COMMENTARY : Festival Falls Short of Defining a Generation : Pop culture: A few of the newer artists captured the spirit of the mostly young fans. But in the end, much of the contemporary vision was muddied.
Twenty-five years after Woodstock, the festival’s most evocative image remains a young couple photographed while huddled tenderly in a blanket. The emerging symbol of Woodstock ’94 is a starker one: the Mud People.
Eager to assert their individuality in an ocean of anonymous concert-goers, about 200 fans early in the weekend began frolicking in cold, gooey mud. After the rain Saturday afternoon, they were joined in using mud as a badge of honor by the hundreds of fans in the “mosh pit"--the area in front of the main stage where young men dance to the music so aggressively that they look like footballers in a violent scrimmage.
Seizing on this emerging symbol, Trent Reznor and his band, Nine Inch Nails, came on stage Saturday night covered with mud themselves--a marvelous reminder of rock’s rebellious roots in a festival widely criticized for too many restrictions and too much commercialism.
But Reznor, one of rock’s most creative young talents, took the symbolism further, using it to give perspective and focus to the weekend.
Looking like a man relegated to the outskirts of society as he stood on stage caked in mud, Reznor dramatized brilliantly the frustration expressed by many of the young fans during the weekend. They are tired, they said in interviews, of their generation being characterized so frequently by media and parents as having little imagination or direction.
The brooding young man on stage, however, didn’t just rely on symbolism.
In a performance as captivating as the legendary ones from the original Woodstock, Reznor unleashed a grinding, yet melodic industrial rock sound that is more stark and less hopeful than the music of the late Kurt Cobain. Yet, like Cobain’s music, Reznor’s songs address the darkest uncertainties and fears of young people.
Looking down at the mosh pit, he good-naturedly said at one point between songs: “All you miserable, muddy f---heads are all right.”
The words were welcome and liberating for those in the audience that so much wanted this festival to step from the shadow of the original Woodstock, helping in the process to give their generation greater self-identity.
Too bad that so much of the rest of the weekend, musically speaking, seemed all wrong.
There were too few artists with the radical, contemporary vision of Reznor--someone who can address today’s Woodstock generation with the same eloquence and power that such artists as Jimi Hendrix, the Who, Creedence Clearwater Revival and Sly & the Family Stone brought to the original Woodstock.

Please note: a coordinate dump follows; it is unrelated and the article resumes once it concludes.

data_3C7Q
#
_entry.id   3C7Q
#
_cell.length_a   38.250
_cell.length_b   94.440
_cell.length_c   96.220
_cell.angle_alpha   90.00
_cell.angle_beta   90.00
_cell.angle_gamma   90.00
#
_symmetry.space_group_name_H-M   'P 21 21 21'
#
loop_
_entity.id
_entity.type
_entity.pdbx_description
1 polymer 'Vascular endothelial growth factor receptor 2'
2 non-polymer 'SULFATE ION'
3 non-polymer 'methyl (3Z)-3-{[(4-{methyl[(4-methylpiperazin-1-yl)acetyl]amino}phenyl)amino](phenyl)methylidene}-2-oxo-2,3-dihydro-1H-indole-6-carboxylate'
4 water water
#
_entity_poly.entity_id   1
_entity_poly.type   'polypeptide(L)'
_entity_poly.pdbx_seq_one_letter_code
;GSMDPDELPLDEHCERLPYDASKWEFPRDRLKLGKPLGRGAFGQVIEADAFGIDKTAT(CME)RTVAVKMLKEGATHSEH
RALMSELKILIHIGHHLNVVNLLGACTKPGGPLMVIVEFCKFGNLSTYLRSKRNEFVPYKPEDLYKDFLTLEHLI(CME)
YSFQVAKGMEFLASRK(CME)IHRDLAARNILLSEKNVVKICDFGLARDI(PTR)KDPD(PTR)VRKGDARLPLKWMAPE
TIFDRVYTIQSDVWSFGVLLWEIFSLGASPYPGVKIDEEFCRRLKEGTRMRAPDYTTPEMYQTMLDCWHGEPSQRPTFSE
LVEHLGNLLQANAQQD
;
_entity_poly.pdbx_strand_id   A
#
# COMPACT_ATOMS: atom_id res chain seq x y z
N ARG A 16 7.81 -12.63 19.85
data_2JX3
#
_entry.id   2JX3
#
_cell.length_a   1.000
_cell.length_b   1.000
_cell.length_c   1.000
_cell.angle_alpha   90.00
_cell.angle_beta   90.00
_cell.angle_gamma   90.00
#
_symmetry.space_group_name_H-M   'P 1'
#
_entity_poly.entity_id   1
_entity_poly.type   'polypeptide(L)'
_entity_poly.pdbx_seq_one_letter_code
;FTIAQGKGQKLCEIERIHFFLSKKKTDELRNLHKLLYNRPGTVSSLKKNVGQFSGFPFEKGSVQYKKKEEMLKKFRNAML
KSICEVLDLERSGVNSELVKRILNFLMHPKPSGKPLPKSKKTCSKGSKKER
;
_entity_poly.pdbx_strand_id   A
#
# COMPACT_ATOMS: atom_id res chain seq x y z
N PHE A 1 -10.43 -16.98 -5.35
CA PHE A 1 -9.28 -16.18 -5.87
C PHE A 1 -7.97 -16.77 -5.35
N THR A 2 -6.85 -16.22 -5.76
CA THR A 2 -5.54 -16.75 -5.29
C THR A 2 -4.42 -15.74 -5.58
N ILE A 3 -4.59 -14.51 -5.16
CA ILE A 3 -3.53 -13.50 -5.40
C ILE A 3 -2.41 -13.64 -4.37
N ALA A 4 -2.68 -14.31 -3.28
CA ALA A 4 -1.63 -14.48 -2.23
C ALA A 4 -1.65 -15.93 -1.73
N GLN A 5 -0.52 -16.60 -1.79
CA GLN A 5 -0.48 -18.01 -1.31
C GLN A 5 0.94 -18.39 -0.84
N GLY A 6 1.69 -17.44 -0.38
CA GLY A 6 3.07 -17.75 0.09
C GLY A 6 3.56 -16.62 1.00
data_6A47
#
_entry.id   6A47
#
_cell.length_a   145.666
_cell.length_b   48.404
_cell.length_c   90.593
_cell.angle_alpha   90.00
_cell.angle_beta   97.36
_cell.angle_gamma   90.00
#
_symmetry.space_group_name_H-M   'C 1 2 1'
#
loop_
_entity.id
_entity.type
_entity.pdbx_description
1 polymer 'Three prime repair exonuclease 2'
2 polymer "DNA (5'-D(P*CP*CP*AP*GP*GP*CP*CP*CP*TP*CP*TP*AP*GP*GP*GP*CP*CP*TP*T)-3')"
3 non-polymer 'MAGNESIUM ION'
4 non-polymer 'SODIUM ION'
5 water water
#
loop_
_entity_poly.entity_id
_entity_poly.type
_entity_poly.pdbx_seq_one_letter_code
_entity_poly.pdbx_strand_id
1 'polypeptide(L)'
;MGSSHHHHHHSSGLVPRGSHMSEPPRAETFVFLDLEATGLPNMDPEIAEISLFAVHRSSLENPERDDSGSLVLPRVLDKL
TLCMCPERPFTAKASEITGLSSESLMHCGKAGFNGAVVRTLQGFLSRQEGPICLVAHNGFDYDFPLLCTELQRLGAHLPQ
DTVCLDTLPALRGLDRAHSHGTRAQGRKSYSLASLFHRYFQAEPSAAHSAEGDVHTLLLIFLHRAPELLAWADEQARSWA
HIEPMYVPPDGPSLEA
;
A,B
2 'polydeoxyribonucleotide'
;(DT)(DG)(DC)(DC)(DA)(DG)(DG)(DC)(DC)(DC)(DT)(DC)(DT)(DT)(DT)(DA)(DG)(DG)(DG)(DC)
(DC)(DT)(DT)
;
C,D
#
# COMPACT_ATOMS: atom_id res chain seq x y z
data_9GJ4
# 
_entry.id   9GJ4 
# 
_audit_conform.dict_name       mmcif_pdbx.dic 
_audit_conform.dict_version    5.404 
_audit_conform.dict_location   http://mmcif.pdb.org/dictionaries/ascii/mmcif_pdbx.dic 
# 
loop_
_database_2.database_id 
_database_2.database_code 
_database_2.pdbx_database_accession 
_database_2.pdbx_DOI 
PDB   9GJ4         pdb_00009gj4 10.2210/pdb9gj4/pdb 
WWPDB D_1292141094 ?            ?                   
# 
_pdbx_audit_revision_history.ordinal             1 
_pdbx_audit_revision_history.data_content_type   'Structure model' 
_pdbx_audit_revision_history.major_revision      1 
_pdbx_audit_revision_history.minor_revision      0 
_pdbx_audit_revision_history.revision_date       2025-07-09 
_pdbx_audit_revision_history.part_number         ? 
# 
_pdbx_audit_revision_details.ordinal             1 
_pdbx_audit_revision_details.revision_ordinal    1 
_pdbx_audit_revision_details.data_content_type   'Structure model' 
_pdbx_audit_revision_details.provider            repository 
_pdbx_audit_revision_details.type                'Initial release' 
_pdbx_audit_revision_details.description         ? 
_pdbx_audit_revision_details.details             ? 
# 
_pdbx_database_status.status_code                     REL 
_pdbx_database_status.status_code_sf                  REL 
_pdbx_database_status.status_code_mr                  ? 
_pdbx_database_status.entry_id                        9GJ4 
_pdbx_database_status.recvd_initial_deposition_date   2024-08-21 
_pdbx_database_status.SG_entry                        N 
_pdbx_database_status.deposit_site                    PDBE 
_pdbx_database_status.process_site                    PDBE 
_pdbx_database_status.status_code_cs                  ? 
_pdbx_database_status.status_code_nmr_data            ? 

Festival organizers did offer a healthy assortment of international acts on the smaller, south stage--among them the W.O.M.A.D. world music revue and a Jimmy Cliff-led reggae jam. The show’s preliminary bill on Friday did showcase contemporary bands, though the mediocrity of most of them was underscored by the elegance and ambition of the British band James.
But the heart of the show was defined by the performances on the huge north stage during the Saturday and Sunday shows, which were broadcast on pay TV--and far too much valuable time was turned over to ‘60s and ‘70s acts.
It’s one thing to build a bridge between the two Woodstocks, but this show was, in the words of its producers, designed for today’s Woodstock generation.
So why not give this generation its music?
Joe Cocker, the Crosby, Stills and Nash trio, the Allman Brothers Band and Traffic have all made valuable contributions to rock, but they shouldn’t have taken away hours of valuable time from the weekend. As the most important songwriter of the ‘60s, Bob Dylan, who was in Sunday’s cast, was the most fitting tie to the past and statement of the importance of rock history.
The suspicion is that the emphasis on older artists was, in part, an attempt to attract older viewers for the telecast and upcoming album and film. That thinking could backfire because older fans aren’t likely to have much interest in Nine Inch Nails (though they should) or such other young hotshots as Metallica, the Red Hot Chili Peppers, Cypress Hill and the Rollins Band. Similarly, the absence of more of today’s top contemporary bands is likely to leave young fans with too little to prize.
What we are left with in Woodstock ’94 is a $30-million festival, complete with magnificent sound and evidence of much care for the comfort and safety of the audience.
But its soul came from the energy and spirit of the audience and its nourishment chiefly from the vision of Trent Reznor and a few other contemporary groups. In the end, there simply wasn’t enough of that contemporary vision. When the mud is washed away, Woodstock ’94 may be remembered most as a lost opportunity.
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